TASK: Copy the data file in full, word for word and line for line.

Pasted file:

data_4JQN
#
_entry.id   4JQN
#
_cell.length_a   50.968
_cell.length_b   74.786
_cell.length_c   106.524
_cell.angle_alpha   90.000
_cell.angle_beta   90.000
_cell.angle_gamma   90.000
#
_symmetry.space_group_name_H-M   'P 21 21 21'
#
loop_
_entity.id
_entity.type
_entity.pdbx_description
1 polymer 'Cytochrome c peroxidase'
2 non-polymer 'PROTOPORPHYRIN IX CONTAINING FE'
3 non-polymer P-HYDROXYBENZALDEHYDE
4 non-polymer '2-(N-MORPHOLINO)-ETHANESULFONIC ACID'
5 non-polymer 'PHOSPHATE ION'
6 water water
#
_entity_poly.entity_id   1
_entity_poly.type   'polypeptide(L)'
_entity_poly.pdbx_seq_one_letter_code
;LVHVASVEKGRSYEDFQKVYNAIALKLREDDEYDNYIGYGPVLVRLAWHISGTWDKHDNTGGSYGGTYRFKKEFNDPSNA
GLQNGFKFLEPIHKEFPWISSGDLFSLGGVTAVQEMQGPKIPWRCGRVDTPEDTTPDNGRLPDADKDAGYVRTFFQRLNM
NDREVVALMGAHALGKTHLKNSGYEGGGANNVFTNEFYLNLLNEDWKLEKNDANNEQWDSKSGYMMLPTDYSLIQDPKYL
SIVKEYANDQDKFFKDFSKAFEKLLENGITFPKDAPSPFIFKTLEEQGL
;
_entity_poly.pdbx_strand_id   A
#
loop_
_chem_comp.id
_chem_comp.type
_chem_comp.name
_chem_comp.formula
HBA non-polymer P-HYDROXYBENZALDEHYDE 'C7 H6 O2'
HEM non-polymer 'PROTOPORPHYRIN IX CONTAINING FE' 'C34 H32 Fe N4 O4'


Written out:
data_4JQN
#
_entry.id   4JQN
#
_cell.length_a   50.968
_cell.length_b   74.786
_cell.length_c   106.524
_cell.angle_alpha   90.000
_cell.angle_beta   90.000
_cell.angle_gamma   90.000
#
_symmetry.space_group_name_H-M   'P 21 21 21'
#
loop_
_entity.id
_entity.type
_entity.pdbx_description
1 polymer 'Cytochrome c peroxidase'
2 non-polymer 'PROTOPORPHYRIN IX CONTAINING FE'
3 non-polymer P-HYDROXYBENZALDEHYDE
4 non-polymer '2-(N-MORPHOLINO)-ETHANESULFONIC ACID'
5 non-polymer 'PHOSPHATE ION'
6 water water
#
_entity_poly.entity_id   1
_entity_poly.type   'polypeptide(L)'
_entity_poly.pdbx_seq_one_letter_code
;LVHVASVEKGRSYEDFQKVYNAIALKLREDDEYDNYIGYGPVLVRLAWHISGTWDKHDNTGGSYGGTYRFKKEFNDPSNA
GLQNGFKFLEPIHKEFPWISSGDLFSLGGVTAVQEMQGPKIPWRCGRVDTPEDTTPDNGRLPDADKDAGYVRTFFQRLNM
NDREVVALMGAHALGKTHLKNSGYEGGGANNVFTNEFYLNLLNEDWKLEKNDANNEQWDSKSGYMMLPTDYSLIQDPKYL
SIVKEYANDQDKFFKDFSKAFEKLLENGITFPKDAPSPFIFKTLEEQGL
;
_entity_poly.pdbx_strand_id   A
#
loop_
_chem_comp.id
_chem_comp.type
_chem_comp.name
_chem_comp.formula
HBA non-polymer P-HYDROXYBENZALDEHYDE 'C7 H6 O2'
HEM non-polymer 'PROTOPORPHYRIN IX CONTAINING FE' 'C34 H32 Fe N4 O4'